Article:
Walmart Lets Alleged Credit Card Thief Try 9 Different Cards

You don’t have to steal someone’s actual credit card to defraud them: all you need is their card number and a magnetic-encoding machine. Then you can take your new cloned card shopping, and hope that the victim hasn’t shut down their account yet. Last month in Virginia, a Walmart store let a customer try nine different credit cards before his transaction was approved. Nine?

This card-shuffling incident happened in mid-April, and local news station WTVR made it public earlier this week, but brought it to our attention today. It’s hard to picture eight bogus transactions going through without raising some kind of flags in the system: plenty of Americans might be struggling with credit and have a stack of maxed-out cards, but eight seems like an excessively high stack. The shopper’s companion had better luck with his own stack of cloned cards: he only had to try five cards before finding one that worked.

According to police, the shoppers then took the cards that had worked at Walmart over to a nearby GameStop store and made purchases there. The pair was caught on surveillance cameras, and police have released their photos.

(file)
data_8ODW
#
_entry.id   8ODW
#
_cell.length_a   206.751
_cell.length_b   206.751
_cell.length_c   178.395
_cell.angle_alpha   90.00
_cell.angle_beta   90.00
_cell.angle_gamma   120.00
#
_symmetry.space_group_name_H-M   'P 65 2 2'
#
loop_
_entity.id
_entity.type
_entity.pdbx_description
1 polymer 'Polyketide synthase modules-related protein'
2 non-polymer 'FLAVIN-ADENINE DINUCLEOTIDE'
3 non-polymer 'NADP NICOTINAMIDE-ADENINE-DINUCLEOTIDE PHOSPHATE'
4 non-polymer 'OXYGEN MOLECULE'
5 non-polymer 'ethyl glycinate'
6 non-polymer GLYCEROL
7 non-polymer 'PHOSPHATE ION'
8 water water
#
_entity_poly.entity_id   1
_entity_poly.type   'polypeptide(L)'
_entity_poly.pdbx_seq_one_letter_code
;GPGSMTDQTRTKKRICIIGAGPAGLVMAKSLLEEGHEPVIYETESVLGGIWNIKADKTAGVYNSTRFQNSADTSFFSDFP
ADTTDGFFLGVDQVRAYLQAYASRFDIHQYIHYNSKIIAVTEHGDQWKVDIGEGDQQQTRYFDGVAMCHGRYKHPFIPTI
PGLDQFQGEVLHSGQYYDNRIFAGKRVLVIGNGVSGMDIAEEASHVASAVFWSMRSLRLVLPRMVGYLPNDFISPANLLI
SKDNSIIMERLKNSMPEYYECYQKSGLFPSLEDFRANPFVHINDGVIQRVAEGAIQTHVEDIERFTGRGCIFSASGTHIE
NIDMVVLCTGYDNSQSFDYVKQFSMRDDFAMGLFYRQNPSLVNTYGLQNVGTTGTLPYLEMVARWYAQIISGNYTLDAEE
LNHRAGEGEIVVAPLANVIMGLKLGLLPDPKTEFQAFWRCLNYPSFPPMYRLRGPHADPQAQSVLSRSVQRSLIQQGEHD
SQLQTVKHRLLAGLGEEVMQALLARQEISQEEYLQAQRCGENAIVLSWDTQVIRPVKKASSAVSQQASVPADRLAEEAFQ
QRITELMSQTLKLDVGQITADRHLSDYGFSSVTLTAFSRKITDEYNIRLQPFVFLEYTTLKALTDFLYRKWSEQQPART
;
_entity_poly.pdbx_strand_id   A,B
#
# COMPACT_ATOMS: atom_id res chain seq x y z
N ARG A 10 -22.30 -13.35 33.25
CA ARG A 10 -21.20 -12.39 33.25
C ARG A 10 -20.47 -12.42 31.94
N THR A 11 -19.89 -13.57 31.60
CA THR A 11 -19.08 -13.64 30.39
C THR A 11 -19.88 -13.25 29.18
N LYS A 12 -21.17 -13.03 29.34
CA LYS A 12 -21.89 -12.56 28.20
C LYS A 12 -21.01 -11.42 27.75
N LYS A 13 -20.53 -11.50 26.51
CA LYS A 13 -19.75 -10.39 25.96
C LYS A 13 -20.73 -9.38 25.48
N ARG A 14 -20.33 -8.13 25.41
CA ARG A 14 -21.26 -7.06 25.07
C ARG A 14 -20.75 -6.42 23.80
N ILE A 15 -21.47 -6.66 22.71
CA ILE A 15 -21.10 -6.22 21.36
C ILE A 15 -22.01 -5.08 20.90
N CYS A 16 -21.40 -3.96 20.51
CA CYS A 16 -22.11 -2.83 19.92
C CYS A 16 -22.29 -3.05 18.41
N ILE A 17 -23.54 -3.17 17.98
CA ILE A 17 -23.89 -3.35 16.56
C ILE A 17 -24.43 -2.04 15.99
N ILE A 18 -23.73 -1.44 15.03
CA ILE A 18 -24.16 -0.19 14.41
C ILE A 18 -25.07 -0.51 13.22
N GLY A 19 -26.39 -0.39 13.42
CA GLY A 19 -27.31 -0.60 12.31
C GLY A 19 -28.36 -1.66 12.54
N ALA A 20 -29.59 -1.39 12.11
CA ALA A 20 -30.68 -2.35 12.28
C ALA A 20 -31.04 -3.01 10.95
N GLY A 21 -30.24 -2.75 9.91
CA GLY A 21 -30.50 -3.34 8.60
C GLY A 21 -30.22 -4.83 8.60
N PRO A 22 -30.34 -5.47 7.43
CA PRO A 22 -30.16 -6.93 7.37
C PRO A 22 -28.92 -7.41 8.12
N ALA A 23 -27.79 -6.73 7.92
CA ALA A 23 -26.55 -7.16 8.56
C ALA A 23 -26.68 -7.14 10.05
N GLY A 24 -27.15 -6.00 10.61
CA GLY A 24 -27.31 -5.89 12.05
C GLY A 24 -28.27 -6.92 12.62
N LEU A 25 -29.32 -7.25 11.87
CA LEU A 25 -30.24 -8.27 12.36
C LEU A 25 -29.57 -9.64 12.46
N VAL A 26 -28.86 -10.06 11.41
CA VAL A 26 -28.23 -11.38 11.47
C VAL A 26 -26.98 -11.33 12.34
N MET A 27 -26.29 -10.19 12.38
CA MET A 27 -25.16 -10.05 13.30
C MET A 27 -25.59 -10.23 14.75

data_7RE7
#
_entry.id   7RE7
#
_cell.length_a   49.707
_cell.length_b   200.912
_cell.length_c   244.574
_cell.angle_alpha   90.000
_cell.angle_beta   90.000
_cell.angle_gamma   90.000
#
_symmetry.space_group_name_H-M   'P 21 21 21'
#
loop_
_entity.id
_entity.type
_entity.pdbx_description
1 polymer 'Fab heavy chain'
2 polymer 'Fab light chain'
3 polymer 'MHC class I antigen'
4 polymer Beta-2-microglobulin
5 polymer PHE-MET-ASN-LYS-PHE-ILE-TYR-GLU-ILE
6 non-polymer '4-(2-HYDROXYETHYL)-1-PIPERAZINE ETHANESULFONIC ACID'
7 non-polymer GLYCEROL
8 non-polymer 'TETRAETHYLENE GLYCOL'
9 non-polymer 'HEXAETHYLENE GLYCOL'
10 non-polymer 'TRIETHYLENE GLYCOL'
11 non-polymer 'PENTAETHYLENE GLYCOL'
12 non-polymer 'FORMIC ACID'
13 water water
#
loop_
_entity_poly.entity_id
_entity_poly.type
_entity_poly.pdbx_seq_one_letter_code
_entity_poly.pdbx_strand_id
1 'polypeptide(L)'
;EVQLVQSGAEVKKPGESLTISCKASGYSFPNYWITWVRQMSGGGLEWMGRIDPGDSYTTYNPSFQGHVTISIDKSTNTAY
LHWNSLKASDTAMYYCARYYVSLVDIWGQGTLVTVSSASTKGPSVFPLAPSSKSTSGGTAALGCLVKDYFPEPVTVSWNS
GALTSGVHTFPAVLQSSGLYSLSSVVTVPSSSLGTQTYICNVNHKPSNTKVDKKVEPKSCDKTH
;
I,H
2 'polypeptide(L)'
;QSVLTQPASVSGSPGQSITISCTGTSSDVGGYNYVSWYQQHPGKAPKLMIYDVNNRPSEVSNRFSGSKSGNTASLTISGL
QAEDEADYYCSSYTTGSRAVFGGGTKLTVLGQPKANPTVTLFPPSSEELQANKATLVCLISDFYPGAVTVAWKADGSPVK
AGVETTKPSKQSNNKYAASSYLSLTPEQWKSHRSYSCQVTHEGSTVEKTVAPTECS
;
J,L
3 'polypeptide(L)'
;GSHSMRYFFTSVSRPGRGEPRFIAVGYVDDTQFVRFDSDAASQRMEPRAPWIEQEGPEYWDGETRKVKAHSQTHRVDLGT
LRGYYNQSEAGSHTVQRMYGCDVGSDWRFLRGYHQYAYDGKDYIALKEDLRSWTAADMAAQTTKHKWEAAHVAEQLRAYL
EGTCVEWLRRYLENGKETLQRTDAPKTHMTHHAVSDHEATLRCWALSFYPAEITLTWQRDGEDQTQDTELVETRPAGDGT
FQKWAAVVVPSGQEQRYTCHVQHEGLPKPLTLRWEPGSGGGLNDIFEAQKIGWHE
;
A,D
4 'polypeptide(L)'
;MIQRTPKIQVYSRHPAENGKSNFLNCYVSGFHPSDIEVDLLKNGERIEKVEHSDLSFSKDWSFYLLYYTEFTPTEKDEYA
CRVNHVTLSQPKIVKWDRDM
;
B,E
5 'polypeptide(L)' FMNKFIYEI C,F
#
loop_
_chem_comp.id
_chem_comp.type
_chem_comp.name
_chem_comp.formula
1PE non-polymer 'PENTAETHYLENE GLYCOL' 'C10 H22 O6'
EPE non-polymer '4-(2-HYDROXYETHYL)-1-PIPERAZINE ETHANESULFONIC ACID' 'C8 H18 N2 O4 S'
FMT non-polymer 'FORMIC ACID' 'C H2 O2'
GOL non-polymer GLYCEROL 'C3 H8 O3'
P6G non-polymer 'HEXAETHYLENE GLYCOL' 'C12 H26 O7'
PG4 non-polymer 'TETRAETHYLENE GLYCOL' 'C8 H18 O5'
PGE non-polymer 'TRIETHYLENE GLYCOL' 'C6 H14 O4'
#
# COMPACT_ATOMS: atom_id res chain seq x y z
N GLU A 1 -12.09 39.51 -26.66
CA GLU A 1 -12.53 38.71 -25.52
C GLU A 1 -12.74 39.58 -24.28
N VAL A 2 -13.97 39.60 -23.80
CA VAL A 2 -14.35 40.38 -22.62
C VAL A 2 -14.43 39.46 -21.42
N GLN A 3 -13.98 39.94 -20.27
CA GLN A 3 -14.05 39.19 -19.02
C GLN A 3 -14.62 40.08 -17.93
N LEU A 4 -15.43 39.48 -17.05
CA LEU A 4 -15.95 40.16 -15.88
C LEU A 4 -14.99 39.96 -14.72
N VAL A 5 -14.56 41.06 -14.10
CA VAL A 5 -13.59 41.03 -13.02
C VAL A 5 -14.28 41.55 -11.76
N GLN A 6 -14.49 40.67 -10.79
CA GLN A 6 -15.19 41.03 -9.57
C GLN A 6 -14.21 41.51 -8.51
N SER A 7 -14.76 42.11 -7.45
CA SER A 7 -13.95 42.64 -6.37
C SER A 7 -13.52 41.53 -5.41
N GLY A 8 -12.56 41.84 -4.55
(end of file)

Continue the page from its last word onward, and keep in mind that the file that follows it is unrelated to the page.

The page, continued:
With the right equipment, it’s about as easy to make a duplicate credit card as it is to burn a few tunes on a CD. That’s part of why Walmart will start requiring 3-digit CVV codes during credit card transactions for now: that information generally isn’t part of the information that fraudsters download when they buy a stolen card number online.

Police: Walmart rejects man’s eight credit cards, accepts ninth – it was stolen [WTVR] (via

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  1. CommonC3nts says:

    As long as the cards had names that matched the ID of the person using them, then walmart was correct in letting them try as many as they wanted.
    If after like 3 declined cards, if walmart did not ask to see ID then they did mess up big time.

    • Depends on how sophisticated the device he used to print them was.

    • Saber says:

      If they were skimmed “giftcards” though (VISA/MC/Amex cards with no name, just “a gift” that you can buy/load in most stores) linked to peoples’ accounts, they wouldn’t have to show ID whatsoever. Sadly, they’re also the hardest to trace, which is why so many skimmers use them. :(

  2. Psylent1 says:

    I’ve had legitimate customers use more than that. Some of them have a stack of credit cards thicker than a poker deck.